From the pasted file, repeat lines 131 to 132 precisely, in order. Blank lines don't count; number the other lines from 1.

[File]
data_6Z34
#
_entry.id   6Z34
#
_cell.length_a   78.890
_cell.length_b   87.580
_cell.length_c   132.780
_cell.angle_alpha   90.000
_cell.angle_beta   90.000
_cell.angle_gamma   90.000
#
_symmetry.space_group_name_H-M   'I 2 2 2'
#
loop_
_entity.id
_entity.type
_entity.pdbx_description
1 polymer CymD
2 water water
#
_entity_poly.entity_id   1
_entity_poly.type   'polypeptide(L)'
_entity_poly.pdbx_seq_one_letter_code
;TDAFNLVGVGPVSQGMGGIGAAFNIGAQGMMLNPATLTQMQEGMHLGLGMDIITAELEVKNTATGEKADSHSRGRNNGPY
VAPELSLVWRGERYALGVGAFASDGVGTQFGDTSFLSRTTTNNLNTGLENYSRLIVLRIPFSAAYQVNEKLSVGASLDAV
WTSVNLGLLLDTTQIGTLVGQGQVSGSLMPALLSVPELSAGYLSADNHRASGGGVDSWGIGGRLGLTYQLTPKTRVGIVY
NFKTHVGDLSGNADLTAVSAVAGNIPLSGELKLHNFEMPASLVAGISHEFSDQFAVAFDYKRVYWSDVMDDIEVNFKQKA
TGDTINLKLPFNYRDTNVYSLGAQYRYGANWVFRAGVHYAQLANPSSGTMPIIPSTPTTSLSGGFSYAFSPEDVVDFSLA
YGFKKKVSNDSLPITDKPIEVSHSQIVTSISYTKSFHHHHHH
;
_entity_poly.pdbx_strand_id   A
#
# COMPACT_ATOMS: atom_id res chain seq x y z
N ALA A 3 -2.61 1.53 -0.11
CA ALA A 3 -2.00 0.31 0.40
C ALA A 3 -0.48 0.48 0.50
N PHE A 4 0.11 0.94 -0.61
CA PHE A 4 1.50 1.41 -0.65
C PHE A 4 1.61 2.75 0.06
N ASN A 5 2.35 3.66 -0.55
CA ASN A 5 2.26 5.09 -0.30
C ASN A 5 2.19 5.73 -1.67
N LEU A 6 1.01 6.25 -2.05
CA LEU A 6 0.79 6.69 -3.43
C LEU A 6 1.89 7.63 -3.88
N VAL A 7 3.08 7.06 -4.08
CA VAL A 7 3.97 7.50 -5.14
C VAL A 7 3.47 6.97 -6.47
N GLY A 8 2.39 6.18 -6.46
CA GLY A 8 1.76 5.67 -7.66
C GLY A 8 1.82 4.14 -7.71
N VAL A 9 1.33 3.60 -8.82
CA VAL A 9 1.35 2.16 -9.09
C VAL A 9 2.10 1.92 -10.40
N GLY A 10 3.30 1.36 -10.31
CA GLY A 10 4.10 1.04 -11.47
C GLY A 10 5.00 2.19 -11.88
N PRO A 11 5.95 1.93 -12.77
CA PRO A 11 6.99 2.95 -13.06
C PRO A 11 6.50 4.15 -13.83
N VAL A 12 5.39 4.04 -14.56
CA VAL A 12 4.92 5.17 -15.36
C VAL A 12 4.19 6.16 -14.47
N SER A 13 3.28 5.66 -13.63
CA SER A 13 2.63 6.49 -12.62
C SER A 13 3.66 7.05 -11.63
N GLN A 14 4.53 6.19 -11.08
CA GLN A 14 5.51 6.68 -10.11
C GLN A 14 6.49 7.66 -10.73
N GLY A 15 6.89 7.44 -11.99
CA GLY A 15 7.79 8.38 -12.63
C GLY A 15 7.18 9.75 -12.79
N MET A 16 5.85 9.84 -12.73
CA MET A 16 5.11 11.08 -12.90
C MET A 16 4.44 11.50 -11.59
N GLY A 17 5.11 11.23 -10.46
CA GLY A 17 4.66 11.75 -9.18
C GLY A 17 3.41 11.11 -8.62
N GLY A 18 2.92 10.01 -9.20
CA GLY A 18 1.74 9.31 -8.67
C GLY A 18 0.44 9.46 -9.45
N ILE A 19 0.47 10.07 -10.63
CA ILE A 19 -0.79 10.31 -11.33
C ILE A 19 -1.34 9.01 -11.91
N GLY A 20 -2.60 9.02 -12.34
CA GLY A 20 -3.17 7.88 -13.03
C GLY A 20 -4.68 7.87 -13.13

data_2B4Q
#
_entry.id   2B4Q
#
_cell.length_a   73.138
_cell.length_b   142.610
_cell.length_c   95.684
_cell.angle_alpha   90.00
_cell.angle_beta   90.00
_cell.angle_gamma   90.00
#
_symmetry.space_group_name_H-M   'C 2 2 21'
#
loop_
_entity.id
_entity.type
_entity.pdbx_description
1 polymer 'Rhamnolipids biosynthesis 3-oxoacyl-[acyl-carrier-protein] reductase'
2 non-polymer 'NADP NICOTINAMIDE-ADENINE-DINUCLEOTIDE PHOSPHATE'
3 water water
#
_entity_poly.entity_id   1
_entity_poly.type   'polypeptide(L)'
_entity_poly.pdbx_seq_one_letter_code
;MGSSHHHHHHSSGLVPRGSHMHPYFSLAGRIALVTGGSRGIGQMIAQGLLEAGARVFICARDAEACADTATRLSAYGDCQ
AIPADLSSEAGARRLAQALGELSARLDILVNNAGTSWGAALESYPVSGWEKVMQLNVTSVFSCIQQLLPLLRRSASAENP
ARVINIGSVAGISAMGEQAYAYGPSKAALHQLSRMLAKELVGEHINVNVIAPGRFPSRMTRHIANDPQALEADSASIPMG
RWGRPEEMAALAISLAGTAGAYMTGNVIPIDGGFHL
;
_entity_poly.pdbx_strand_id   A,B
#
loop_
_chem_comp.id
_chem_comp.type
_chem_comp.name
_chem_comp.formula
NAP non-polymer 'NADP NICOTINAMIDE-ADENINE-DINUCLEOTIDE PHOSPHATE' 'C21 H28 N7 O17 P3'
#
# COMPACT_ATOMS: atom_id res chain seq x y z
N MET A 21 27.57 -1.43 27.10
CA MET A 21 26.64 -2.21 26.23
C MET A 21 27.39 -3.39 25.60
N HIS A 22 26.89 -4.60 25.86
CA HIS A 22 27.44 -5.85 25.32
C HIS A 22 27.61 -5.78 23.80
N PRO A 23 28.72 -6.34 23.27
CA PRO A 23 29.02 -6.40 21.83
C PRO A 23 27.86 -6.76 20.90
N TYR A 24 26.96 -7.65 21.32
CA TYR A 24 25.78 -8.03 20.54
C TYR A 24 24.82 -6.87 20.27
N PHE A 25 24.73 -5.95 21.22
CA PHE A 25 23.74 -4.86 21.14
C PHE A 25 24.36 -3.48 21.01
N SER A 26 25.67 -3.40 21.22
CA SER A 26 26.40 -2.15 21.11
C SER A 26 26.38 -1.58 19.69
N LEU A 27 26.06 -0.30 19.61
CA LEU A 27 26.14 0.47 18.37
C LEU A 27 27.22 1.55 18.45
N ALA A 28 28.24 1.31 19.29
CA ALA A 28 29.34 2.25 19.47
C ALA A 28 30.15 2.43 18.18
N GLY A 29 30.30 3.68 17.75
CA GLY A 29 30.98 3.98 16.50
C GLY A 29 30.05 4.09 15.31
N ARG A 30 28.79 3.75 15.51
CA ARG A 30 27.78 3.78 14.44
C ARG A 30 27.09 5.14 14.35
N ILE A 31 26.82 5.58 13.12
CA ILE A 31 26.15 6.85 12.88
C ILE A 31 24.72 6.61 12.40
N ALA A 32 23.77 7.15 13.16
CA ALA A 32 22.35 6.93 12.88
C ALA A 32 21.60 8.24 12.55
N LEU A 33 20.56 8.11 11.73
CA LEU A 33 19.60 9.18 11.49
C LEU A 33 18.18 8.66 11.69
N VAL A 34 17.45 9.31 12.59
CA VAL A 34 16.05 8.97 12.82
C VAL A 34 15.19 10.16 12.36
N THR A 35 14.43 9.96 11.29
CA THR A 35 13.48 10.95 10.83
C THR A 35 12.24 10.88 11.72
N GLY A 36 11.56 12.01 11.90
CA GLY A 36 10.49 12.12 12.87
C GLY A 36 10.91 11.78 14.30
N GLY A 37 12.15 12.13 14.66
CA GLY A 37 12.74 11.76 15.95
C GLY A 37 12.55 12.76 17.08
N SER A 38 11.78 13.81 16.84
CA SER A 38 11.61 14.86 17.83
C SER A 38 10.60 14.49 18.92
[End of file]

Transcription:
CA HIS A 22 27.44 -5.85 25.32
C HIS A 22 27.61 -5.78 23.80